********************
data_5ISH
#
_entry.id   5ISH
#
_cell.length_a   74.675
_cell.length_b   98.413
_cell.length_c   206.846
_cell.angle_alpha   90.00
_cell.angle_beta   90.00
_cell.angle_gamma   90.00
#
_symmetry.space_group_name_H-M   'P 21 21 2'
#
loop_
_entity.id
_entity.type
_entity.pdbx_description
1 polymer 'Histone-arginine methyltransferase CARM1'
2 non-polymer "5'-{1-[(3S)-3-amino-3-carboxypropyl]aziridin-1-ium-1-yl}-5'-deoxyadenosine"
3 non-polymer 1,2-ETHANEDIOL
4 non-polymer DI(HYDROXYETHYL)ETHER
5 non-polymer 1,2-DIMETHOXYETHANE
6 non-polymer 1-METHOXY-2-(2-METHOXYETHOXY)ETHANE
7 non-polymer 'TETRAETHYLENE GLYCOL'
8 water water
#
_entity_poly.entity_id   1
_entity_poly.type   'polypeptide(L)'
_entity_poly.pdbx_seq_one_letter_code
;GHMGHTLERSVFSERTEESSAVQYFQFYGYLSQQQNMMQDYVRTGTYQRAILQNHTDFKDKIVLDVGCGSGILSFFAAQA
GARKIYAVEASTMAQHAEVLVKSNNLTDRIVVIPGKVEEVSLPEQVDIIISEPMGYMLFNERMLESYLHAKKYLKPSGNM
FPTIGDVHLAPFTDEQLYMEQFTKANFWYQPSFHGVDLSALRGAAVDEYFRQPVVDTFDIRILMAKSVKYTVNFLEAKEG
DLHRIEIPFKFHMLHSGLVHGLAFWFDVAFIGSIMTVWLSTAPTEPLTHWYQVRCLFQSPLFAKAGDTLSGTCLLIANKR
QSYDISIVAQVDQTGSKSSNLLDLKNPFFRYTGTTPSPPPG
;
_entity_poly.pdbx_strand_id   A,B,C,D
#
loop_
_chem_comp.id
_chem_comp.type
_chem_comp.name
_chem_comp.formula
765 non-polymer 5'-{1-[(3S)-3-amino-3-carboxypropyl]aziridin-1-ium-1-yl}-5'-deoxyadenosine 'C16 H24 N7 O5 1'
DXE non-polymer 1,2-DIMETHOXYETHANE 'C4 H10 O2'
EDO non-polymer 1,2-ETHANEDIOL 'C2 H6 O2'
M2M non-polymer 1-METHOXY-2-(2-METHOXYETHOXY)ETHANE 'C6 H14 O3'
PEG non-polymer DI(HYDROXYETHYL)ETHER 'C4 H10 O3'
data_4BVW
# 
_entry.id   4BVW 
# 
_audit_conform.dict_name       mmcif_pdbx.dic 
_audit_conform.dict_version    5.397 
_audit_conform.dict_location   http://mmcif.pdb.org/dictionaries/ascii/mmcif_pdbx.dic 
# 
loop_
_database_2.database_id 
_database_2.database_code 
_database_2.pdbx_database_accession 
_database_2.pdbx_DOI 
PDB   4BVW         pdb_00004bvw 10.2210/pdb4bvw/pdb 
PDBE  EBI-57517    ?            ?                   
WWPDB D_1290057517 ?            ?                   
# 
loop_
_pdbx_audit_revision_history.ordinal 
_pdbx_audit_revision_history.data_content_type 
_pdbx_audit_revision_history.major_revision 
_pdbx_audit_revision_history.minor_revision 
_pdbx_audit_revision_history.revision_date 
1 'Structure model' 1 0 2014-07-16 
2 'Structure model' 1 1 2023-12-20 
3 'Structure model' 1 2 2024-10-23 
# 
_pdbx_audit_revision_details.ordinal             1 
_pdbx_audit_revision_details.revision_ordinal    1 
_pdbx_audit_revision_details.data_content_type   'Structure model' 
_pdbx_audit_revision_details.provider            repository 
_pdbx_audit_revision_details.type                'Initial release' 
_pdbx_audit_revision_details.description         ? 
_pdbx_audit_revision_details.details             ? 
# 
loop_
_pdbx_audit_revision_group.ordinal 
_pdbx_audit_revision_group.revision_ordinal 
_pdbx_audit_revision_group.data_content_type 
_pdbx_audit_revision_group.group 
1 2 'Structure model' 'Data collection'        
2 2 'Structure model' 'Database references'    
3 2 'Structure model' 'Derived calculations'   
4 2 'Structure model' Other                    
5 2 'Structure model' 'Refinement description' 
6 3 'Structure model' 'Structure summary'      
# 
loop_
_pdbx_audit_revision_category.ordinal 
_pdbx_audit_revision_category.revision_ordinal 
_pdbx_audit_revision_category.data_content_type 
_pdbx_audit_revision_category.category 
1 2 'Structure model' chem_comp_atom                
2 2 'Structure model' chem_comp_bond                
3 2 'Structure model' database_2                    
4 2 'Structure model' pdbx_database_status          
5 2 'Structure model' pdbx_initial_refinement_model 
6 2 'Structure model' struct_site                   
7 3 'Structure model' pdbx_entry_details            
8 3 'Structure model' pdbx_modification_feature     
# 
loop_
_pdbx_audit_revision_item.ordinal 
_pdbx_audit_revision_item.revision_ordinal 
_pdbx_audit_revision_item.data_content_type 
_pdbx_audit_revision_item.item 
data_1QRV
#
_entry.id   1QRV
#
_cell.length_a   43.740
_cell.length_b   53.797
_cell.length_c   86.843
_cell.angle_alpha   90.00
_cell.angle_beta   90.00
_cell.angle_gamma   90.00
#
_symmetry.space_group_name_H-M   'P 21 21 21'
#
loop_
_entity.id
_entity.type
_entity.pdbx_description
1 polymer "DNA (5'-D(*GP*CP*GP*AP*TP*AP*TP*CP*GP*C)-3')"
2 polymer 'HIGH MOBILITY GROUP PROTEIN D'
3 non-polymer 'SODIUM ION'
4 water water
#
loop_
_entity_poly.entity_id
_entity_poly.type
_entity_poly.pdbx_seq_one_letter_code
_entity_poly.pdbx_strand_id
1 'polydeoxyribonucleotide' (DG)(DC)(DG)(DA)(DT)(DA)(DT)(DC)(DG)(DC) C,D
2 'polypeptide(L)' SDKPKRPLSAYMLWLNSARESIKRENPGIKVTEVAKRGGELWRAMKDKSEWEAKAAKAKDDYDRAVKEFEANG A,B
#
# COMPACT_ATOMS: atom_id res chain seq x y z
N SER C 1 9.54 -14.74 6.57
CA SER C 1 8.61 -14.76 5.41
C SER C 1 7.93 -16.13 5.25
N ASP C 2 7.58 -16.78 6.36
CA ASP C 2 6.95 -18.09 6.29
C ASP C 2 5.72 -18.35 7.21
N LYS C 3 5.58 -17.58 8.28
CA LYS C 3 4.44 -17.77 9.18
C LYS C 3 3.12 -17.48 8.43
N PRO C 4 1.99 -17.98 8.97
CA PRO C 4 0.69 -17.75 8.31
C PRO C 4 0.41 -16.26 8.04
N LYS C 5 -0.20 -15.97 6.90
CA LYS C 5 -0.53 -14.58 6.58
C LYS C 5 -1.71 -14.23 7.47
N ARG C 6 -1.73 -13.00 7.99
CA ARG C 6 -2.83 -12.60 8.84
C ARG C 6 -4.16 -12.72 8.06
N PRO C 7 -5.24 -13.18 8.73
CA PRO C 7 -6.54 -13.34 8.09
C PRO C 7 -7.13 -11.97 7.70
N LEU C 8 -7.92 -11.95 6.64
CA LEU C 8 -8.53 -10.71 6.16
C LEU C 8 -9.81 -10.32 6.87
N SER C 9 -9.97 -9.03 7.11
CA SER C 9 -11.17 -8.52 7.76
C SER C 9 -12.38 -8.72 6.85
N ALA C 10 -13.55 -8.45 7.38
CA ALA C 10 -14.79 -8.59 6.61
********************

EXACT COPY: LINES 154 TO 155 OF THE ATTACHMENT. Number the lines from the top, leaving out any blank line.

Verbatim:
N PRO C 4 1.99 -17.98 8.97
CA PRO C 4 0.69 -17.75 8.31